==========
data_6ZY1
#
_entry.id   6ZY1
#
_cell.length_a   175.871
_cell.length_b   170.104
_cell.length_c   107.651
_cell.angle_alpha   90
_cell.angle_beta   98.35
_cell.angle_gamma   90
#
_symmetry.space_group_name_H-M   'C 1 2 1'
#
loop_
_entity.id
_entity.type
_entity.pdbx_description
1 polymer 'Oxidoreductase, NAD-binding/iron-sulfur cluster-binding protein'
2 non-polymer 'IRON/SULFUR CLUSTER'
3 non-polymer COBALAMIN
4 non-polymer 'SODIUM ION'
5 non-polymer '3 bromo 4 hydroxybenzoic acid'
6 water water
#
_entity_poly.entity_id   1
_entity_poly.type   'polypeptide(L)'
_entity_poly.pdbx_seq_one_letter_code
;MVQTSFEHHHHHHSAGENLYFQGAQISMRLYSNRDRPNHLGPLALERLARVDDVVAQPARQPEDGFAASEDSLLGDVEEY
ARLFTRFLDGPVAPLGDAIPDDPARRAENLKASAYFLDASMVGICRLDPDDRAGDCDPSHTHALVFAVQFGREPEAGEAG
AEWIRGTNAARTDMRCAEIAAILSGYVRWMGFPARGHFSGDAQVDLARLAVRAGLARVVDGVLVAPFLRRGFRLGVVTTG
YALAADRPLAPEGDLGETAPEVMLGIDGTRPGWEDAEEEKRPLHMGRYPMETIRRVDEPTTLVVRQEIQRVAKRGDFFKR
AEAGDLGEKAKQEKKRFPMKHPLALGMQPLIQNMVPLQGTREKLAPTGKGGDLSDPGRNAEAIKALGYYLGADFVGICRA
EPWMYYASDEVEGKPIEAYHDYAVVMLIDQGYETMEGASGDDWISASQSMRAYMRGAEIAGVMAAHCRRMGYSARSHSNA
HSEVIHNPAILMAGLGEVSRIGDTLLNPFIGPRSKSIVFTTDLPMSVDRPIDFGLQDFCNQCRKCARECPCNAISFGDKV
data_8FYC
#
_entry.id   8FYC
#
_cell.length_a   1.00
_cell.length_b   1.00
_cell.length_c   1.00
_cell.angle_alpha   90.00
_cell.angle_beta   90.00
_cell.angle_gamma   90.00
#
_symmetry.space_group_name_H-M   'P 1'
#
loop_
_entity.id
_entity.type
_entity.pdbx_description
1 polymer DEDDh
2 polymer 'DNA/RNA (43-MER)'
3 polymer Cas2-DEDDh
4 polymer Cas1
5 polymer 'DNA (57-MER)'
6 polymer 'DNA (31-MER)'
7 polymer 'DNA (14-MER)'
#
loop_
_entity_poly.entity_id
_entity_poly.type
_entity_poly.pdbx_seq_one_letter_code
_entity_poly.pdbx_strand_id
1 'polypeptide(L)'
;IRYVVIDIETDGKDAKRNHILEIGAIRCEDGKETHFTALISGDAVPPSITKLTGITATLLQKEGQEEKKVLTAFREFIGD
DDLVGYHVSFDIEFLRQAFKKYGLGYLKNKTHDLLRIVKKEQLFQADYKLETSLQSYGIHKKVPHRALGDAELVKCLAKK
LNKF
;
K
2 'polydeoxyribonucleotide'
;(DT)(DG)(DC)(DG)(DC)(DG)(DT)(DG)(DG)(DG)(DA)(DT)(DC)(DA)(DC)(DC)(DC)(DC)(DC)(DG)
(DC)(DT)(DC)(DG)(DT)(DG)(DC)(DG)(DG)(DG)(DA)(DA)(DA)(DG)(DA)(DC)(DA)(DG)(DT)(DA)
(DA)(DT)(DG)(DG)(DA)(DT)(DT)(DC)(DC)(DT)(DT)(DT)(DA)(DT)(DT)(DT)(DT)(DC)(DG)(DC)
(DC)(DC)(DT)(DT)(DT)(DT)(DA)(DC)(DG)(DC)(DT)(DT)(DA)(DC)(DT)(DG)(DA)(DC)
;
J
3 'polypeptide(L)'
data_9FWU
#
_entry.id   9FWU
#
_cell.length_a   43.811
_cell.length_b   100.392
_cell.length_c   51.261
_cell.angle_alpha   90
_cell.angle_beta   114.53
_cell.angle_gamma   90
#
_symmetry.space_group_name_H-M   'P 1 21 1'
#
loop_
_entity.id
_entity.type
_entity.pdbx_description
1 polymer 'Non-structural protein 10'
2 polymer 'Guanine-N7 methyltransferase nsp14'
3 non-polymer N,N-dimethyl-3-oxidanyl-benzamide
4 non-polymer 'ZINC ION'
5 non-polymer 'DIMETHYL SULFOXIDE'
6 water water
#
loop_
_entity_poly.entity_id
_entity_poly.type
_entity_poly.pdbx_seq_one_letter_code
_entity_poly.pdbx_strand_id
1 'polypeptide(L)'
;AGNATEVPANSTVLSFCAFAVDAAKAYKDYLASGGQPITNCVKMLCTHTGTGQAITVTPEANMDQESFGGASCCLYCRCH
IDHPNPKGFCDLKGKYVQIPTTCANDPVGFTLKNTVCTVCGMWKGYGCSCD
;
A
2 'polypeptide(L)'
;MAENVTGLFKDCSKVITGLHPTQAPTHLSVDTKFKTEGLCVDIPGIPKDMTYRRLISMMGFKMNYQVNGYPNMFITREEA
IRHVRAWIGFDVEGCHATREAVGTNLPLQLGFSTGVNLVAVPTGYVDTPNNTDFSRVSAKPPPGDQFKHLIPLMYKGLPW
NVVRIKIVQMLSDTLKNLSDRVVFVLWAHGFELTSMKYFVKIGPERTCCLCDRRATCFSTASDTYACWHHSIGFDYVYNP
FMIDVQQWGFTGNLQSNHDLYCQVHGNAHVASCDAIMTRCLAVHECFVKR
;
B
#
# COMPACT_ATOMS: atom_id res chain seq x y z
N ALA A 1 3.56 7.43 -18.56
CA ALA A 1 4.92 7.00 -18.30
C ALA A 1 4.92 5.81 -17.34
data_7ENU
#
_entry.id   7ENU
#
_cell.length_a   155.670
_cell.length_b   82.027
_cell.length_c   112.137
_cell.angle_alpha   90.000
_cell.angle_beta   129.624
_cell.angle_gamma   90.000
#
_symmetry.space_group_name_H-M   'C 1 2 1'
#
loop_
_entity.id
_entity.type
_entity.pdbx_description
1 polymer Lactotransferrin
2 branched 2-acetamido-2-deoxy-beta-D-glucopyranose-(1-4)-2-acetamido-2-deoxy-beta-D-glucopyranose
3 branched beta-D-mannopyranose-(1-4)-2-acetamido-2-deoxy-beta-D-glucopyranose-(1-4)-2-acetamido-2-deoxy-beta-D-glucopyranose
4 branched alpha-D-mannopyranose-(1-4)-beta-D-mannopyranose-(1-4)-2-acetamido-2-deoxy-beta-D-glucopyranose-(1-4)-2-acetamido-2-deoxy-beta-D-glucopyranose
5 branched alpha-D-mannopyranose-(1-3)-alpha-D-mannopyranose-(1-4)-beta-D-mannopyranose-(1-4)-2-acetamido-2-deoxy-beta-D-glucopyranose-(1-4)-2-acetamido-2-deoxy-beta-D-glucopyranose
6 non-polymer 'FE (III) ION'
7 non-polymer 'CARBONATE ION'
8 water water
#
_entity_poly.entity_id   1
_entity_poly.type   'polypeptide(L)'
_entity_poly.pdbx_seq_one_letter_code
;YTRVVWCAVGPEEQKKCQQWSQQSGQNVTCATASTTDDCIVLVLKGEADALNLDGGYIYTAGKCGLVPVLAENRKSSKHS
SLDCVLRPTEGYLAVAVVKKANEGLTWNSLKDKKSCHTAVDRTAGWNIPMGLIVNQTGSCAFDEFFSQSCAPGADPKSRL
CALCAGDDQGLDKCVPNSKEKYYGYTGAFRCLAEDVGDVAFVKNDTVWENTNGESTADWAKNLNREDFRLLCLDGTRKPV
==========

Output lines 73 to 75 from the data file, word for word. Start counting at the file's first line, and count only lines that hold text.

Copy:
(DC)(DT)(DC)(DG)(DT)(DG)(DC)(DG)(DG)(DG)(DA)(DA)(DA)(DG)(DA)(DC)(DA)(DG)(DT)(DA)
(DA)(DT)(DG)(DG)(DA)(DT)(DT)(DC)(DC)(DT)(DT)(DT)(DA)(DT)(DT)(DT)(DT)(DC)(DG)(DC)
(DC)(DC)(DT)(DT)(DT)(DT)(DA)(DC)(DG)(DC)(DT)(DT)(DA)(DC)(DT)(DG)(DA)(DC)